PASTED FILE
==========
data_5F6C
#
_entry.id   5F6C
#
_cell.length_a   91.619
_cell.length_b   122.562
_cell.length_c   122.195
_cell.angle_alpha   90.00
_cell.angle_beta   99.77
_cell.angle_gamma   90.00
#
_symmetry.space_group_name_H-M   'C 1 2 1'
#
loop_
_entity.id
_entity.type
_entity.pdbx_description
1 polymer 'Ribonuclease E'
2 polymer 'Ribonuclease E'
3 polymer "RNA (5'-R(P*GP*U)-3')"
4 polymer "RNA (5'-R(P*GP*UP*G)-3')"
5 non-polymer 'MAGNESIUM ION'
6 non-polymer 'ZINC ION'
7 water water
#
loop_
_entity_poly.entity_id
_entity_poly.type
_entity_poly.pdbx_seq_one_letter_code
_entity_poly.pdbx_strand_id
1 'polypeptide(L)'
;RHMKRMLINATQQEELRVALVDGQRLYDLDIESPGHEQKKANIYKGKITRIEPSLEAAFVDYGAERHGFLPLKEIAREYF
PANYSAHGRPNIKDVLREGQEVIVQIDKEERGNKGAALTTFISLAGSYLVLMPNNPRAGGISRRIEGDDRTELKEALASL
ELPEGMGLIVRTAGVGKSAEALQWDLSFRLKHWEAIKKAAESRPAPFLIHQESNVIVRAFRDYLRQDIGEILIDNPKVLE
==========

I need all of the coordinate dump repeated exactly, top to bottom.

data_5F6C
#
_entry.id   5F6C
#
_cell.length_a   91.619
_cell.length_b   122.562
_cell.length_c   122.195
_cell.angle_alpha   90.00
_cell.angle_beta   99.77
_cell.angle_gamma   90.00
#
_symmetry.space_group_name_H-M   'C 1 2 1'
#
loop_
_entity.id
_entity.type
_entity.pdbx_description
1 polymer 'Ribonuclease E'
2 polymer 'Ribonuclease E'
3 polymer "RNA (5'-R(P*GP*U)-3')"
4 polymer "RNA (5'-R(P*GP*UP*G)-3')"
5 non-polymer 'MAGNESIUM ION'
6 non-polymer 'ZINC ION'
7 water water
#
loop_
_entity_poly.entity_id
_entity_poly.type
_entity_poly.pdbx_seq_one_letter_code
_entity_poly.pdbx_strand_id
1 'polypeptide(L)'
;RHMKRMLINATQQEELRVALVDGQRLYDLDIESPGHEQKKANIYKGKITRIEPSLEAAFVDYGAERHGFLPLKEIAREYF
PANYSAHGRPNIKDVLREGQEVIVQIDKEERGNKGAALTTFISLAGSYLVLMPNNPRAGGISRRIEGDDRTELKEALASL
ELPEGMGLIVRTAGVGKSAEALQWDLSFRLKHWEAIKKAAESRPAPFLIHQESNVIVRAFRDYLRQDIGEILIDNPKVLE